What is DDoS mitigation?
The term ‘DDoS mitigation’ refers to the process of successfully protecting a target from a distributed denial of service (DDoS) attack.
A typical mitigation process can be broadly defined by these four stages:
- Detection – The identification of traffic flow deviations that may signal the buildup of a DDoS assault. Effectiveness is measured by your ability to recognize an attack as early as possible, with instantaneous detection being the ultimate goal.
- Diversion – Traffic is rerouted away from its target, either to be filtered or completely discarded.
- Filtering – DDoS traffic is weeded out, usually by identifying patterns that instantly distinguish between legitimate traffic (i.e., humans, API calls and search engine bots) and malicious visitors. Responsiveness is a function of your being able to block an attack without interfering with your users’ experience. The aim is for your solution to be completely transparent to site visitors.
- Analysis – Security logs are reviewed to gather information about the attack, both to identify the offender(s) and to improve future resilience. The process’s effectiveness relies on the existence of detailed security logs that can offer granular visibility into the attack traffic.
Diversion techniques: DNS vs BGP routing
The above described process relies on rerouting mechanisms that can divert attack traffic away from its target.
In most cases, a mitigation solution will use either DNS (Domain Name System) or BGP (Border Gateway Protocol) routing to divert attack traffic. This choice will define its functionality and the type of security features it can offer.
- DNS routing (a.k.a., DNS redirection) is a method commonly used by always-on DDoS mitigation services.DNS routing is activated by changing your CNAME and A record, so as to point them to the IP(s) of your mitigation provider. Afterward, DNS initially routes all incoming HTTP/S requests to your provider’s scrubbing servers, where malicious requests are dropped and legitimate ones are forwarded.DNS redirection is only truly effective in the mitigation of application layer attacks. It does, however, have the side benefit of masking your domain’s IP address. This offers some measure of protection against direct-to-IP network layer attacks.
- BGP routing is a manually activated solution. It mitigates network layer DDoS assaults directly targeting the IP addresses of your hosting server(s) and other network assets.Activated by way of a BGP announcement, it diverts all network layer packets from your IP address(es) to your mitigation provider’s scrubbing servers. There malicious packets are filtered out, with the remainder being forwarded to your systems via a secure GRE tunnel.BGP routing is the most comprehensive traffic diversion method. It’s effective across all protocols, offering protection from all types of network and application layer assaults.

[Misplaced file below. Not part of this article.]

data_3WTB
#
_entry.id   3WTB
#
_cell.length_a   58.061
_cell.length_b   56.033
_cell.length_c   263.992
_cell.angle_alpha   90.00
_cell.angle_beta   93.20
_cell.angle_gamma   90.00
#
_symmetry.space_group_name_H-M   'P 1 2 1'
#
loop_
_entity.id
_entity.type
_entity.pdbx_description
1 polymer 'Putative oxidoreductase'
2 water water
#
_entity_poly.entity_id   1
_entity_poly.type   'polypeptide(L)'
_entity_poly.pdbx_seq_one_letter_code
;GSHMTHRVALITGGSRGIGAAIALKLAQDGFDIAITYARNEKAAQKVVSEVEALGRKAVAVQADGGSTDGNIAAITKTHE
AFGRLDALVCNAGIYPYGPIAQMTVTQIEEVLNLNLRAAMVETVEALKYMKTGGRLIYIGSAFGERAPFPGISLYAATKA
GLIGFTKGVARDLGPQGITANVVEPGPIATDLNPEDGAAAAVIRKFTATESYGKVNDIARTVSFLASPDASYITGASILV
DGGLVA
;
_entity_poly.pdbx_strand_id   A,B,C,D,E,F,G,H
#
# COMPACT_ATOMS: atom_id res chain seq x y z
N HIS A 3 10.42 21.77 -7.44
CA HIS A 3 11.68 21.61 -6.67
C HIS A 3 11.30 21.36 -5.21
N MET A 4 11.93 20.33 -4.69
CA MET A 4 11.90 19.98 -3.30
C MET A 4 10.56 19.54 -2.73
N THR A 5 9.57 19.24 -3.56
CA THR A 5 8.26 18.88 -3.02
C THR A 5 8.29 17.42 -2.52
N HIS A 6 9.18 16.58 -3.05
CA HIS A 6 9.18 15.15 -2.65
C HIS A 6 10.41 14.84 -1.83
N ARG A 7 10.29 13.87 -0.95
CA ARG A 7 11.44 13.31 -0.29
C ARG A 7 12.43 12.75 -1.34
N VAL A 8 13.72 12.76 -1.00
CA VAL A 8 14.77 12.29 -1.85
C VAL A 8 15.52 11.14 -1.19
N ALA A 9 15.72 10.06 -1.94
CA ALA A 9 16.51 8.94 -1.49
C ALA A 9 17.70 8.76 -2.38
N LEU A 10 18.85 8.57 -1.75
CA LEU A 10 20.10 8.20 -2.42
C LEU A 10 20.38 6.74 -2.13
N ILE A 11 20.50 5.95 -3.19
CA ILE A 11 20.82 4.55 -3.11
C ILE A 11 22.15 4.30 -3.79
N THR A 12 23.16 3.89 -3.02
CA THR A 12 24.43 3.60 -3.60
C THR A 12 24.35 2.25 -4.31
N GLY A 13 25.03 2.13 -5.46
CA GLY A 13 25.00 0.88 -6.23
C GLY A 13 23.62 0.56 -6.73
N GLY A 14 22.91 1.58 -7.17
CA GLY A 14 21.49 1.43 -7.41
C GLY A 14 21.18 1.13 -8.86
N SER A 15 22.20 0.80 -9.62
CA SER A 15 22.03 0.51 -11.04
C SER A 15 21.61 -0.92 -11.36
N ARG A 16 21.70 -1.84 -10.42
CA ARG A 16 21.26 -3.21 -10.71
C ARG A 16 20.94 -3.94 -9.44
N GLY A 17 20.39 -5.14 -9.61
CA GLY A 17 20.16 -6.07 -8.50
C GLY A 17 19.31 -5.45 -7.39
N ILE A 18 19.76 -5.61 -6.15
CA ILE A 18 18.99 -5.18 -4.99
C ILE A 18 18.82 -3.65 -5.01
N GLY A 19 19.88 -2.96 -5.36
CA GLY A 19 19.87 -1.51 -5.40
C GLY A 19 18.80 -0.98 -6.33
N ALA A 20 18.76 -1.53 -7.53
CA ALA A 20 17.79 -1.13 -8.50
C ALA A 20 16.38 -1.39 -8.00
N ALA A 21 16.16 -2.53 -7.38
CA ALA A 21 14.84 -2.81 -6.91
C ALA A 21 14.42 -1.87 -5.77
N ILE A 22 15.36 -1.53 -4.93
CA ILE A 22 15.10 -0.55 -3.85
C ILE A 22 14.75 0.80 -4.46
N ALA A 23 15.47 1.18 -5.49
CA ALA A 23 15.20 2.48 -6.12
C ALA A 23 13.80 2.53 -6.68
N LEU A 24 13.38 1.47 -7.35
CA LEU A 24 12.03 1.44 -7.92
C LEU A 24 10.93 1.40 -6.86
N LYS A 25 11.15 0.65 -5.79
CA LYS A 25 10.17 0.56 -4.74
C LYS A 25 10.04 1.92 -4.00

BGP routing benefits are offset by its having to be manually activated. This may slow response times and cause some attack traffic to leak through.
Deciding between DNS and BGP based solution usually boils down to the question of: what type of attacks am I more likely to face?
From a security point of view, however, it’s considered best practice to use DNS and BGP routing in conjunction, the former for protection against application layer assaults and the latter defending against direct-to-IP attacks and other network layer threats. This is why, today, it’s common to have both methods offered to you by the same mitigation provider.
Choosing a mitigation provider
Besides the method of traffic diversion, there are several other key aspects you must consider when choosing a mitigation provider. These include:
Network capacity remains a great way of benchmarking a DDoS mitigation service. It’s measured in Gbps (gigabits per second) or Tbps (terabits per second) and reflects overall scalability available to you during an attack.
For example, a 1 Tbps network can theoretically block up to the same volume of attack traffic, minus the bandwidth required to maintain its regular operations.
Most cloud-based mitigation services offer multi-Tbps network capacity—well beyond what any individual customer might ever require. On-premise DDoS mitigation appliances, on the other hand, are capped by default—both by the size of an organization’s network pipe and the internal hardware capacity.
In addition to throughput capacity, consideration should also be given to the processing capabilities of your mitigation solution. They’re represented by forwarding rates, measured in Mpps (millions of packets per second).
Today it’s not uncommon for attacks to peak above 50 Mpps, with some reaching as high as 200 – 300 Mpps and more. An assault exceeding your mitigation provider’s processing power will topple its defenses, which is why you should inquire about such a limitation upfront.